According to a 2012 Bloomberg Finance study, by 2030, it is estimated that 351 billion liters of advanced biofuels, resulting from 914 million tons of agriculture residues, will be able to replace more than half of the gasoline consumption in Argentina, Australia, Brazil, China, EU-27, India, Mexico, and the United States combined. This transition is expected to create an excess of eight million jobs across collection, operations, transportation, and construction activities.
Renewable Diesel & Jet
Renewable diesel and jet fuel production has increased in recent years as a result of successful commercial scale operations of innovative technologies. Historically, tallow and other animal fats has been the dominant feedstock for this type of fuel, but today waste and various, non-food plant oils are growing in popularity. The demand to produce environmentally friendly, renewable fuels with comparable or superior qualities to traditional petroleum fuels will drive the wide scale deployment of these fuels.
Corn is the primary feedstock for ethanol in the United States. After fuel is created using cornstarch, the residual fiber, protein, vegetable oil and minerals are used as distiller grains to feed livestock. These account for one third of total corn grain weight.
Like ethanol, biodiesel production has increased rapidly in recent years. Historically, soybean oil has been the dominant feedstock for this type of fuel, but today animal fats and waste oils are growing in popularity. Waste oils are generally a less costly feedstock than vegetable oils, however, they contain high levels of saturated fatty acids that results in a lower flow quality than vegetable oil.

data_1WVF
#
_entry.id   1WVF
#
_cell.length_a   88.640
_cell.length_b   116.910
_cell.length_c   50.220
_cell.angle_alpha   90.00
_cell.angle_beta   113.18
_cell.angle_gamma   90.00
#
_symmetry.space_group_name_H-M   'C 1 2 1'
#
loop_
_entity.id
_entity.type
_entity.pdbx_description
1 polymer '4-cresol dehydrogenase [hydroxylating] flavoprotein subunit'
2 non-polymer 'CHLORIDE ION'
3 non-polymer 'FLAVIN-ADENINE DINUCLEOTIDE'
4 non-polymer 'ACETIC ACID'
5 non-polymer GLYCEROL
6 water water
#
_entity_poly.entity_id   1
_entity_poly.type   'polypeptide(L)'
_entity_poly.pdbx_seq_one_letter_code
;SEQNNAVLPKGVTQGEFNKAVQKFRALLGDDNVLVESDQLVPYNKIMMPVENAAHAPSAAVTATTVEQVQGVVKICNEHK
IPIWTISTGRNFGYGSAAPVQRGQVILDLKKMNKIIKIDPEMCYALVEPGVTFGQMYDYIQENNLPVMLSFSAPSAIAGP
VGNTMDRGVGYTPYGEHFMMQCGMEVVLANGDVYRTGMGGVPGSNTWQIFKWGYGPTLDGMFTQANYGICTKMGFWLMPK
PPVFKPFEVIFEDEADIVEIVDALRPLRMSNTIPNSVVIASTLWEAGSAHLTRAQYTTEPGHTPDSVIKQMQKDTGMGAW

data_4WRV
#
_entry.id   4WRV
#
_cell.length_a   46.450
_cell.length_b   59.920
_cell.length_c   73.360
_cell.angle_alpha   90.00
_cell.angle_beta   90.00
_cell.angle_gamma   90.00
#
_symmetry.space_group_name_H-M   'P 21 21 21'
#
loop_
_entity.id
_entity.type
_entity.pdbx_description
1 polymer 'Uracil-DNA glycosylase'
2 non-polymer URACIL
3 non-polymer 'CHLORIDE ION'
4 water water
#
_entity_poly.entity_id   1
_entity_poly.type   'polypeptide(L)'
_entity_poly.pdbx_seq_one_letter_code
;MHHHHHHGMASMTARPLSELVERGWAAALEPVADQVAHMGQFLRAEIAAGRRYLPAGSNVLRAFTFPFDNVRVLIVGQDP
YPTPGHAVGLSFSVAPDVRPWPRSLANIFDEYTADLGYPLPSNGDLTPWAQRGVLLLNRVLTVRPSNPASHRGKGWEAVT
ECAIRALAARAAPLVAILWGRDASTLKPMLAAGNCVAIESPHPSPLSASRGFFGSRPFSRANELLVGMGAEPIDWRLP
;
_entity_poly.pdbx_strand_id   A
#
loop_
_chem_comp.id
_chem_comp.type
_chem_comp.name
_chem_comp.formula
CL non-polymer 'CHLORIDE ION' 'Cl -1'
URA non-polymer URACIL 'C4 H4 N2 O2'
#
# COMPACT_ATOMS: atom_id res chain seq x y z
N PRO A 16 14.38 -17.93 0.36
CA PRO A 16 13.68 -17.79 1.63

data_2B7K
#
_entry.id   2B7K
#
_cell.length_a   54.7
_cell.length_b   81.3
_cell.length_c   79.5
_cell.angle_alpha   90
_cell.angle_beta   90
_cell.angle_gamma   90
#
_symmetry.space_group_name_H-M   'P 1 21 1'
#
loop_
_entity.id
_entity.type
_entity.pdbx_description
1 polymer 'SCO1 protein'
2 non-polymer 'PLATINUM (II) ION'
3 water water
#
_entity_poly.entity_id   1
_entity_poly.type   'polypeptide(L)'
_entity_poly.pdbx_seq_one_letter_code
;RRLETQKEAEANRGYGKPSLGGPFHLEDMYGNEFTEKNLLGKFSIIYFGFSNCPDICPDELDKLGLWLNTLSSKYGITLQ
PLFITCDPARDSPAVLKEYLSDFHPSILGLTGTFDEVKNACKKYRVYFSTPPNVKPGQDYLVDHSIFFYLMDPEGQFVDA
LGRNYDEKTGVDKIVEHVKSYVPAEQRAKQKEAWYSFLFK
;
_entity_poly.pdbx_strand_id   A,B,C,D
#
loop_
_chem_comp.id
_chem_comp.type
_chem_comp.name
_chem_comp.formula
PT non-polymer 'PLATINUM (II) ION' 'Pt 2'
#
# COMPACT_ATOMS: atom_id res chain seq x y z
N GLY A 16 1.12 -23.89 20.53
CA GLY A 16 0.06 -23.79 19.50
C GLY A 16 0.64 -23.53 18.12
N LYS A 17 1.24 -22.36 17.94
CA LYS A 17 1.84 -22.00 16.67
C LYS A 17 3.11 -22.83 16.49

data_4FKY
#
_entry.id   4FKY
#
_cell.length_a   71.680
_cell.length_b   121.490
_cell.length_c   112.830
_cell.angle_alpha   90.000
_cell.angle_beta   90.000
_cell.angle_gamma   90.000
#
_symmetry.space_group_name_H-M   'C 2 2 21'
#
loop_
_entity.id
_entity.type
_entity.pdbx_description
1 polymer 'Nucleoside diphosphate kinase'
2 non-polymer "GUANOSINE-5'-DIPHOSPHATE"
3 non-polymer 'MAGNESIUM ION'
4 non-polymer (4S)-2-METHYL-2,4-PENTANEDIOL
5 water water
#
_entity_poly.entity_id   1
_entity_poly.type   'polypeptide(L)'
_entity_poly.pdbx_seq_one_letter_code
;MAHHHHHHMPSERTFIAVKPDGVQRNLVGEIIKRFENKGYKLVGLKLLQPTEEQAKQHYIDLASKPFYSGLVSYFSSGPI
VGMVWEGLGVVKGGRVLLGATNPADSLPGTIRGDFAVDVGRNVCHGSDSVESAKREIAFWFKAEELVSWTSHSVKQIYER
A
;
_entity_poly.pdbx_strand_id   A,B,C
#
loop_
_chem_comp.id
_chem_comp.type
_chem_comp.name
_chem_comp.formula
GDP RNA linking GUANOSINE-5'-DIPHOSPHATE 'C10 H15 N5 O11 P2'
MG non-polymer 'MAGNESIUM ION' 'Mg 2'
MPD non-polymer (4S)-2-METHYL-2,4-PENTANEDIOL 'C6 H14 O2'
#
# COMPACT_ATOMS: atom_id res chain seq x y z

In the future, other alternative biofuels will be produced from cellulosic biomass, a renewable resource that, unlike fossil fuels, will not run out. It can be grown in nearly every state, so it does not have to be imported from other countries. These include crop residues (e.g., corn cobs, stalks), forestry residues (e.g., forest thinning, wood byproducts), energy crops (e.g., switchgrass, miscanthus), sorted municipal wastes, and algae. Ethanol produced from cellulose in non-food sources is called “cellulosic ethanol.” Other types of biofuels that can be made from cellulose include renewable gasoline, diesel, and jet fuel.
Secondary Cropland Residues and Waste Resources
A largely unused supply of cellulosic feedstocks for biofuels is categorized as secondary cropland residues and waste resources. These supplies are either the result of crop harvesting and processing or recovered from final consumption. The availability and feasibility of collecting these supplies for biofuels is a function of current use, regional supply, and storage and handling costs. The feedstocks themselves are varied in their quality and availability and may be considered economically feasible and environmentally beneficial with appropriate incentives, logistics, and processing and refining technology.
Animal fats suitable as secondary cropland feedstocks in biodiesel production include edible and inedible tallow, lard, white grease, poultry fat, and yellow grease. Animal fats are a less costly feedstock than vegetable oils; however, animal fats contain high levels of saturated fatty acids, which result in a lesser flow quality than vegetable oil. Because biodiesel from animal fat feedstock has the tendency to solidify in colder temperatures, vegetable oil will likely be the feedstock of choice in northern U.S. states. The supply of animal fats is limited and will not increase as demand for biodiesel increases.